Byjus story. The empire of USD 8 billion startups.
Amid reports about the slowdown in funding and other helter-skelter in the startup space, a piece of refreshing and encouraging news comes in the form of the recent $50 million funding for Byju’s(Android, iOS), an ed-tech startup in India. It is being co-funded by Chan Zuckerberg Initiative, Sequoia Capital, Sofina, Lightspeed Ventures, and TIL. While Byju’s Classes are quite popular, there is a little we’ve known about the man himself, who started his entrepreneurship journey way before the whole startup scene went mainstream. Byju Raveendran squeezed in some time for a quick chat with us, and here’s the humbling story.
In 2003, during his two months break from an overseas job as a service engineer, Byju decided to help some of his friends appearing for CAT in Bangalore. It was an informal way of helping, and he also took the exam and scored 100 percentile. He started teaching some of his friends, and took up the test yet again in 2005 without any preparation, and scored a perfect 100 percentile yet again. This time he also appeared for IIM-A, B, C interviews and cleared all of them. However, decided against pursuing an MBA and instead saw potential in teaching students how to crack CAT. So, all in all, it was just by chance, that he took the entrepreneurial path, but teaching was a choice he made. Slowly and steadily, it was through word of mouth that the number of students grew. It can be called a slightly different kind of offline teaching as he would teach over 1000 students in an auditorium back in 2007.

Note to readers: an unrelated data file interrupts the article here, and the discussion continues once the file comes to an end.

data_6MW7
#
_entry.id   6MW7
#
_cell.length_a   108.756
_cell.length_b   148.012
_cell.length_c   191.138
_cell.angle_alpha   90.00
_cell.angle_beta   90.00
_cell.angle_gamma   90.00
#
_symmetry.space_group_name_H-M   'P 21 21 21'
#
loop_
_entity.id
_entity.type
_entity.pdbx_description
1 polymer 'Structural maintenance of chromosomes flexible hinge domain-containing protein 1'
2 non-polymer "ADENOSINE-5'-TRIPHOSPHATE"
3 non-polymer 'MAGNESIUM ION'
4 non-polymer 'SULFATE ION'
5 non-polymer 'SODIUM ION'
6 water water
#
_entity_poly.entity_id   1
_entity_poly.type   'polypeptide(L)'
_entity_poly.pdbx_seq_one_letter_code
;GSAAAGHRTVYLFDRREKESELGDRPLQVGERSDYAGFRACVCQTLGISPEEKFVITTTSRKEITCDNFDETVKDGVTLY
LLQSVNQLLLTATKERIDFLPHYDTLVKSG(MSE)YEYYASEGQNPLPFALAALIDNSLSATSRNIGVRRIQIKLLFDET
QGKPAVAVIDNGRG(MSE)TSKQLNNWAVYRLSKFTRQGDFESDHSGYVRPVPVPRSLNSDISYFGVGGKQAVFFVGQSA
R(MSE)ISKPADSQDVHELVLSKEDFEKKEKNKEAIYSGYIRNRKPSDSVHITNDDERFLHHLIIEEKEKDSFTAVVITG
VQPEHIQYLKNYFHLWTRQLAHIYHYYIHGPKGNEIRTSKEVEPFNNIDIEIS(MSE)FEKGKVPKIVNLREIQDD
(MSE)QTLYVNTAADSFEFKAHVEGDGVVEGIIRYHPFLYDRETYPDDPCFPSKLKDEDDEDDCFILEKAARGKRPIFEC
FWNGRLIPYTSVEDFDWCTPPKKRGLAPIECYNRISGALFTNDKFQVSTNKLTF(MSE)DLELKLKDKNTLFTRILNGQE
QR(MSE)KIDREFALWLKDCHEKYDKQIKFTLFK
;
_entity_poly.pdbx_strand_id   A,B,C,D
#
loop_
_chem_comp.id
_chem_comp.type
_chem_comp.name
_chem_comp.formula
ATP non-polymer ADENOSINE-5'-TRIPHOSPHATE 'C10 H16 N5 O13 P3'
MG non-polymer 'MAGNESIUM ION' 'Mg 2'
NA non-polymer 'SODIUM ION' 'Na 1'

Going offline to online
Hopping between 9 cities, Byju soon started using video format for CAT and similar entrance exams. But, it was in 2011 that he formed the company, dubbed Byju’s, with the help of some of his students who had graduated from IIMs. It was in 2011 that they started creating core learning products, which are today a part of the app-based format. Byju tells us that it took 4 years to create these products. While creating products for students from standard 4 to standard 12, he tried to make it effective as well as interesting.
“We made sure that the learning experience was created in a format that students liked. It was always effective, but we tried making it interesting with interactive videos. To build a learning app for school students to get their fundamentals clear in those early crucial years when they start learning as it will have long term impact. We are teaching students how they should learn rather than what they should learn,” he added.
So, all the work on products began way back in 2011 but was out just last year. Meanwhile, Byju’s was running test prep videos online, which ensured that the company is funded.
Even with his unique offline way of teaching in auditoriums, the online space always existed in the form of online videos. It was soon a transition from online to core-learning. The aim was to help school students learn better. It was more about hows and whys, rather than whats, Byju tells us.
Keeping pace with technology
Byju’s dive into the online teaching world was well-timed, or rather a step ahead. And, he has been keeping pace with technology with the timing of the app launch being more or less perfect. The quick smartphone penetration has enabled easy access for a mobile-first country like ours. “We have been changing how we distribute our content. Technology has been an enabler. Our app-based product has a reach of over 1400+, and not just metros but also students from smaller towns. The app-based model has several advantages, students understand it easily after some usage, and the app also begins to understand the student learning behaviour. Data plays a huge role to personalise learning,” he explains.
He says personalising has been a pain point in the offline or conventional method because it’s usually one too many ways of teaching. Visual and concept play a huge role in personalising, and a personal device also ensures higher engagement time.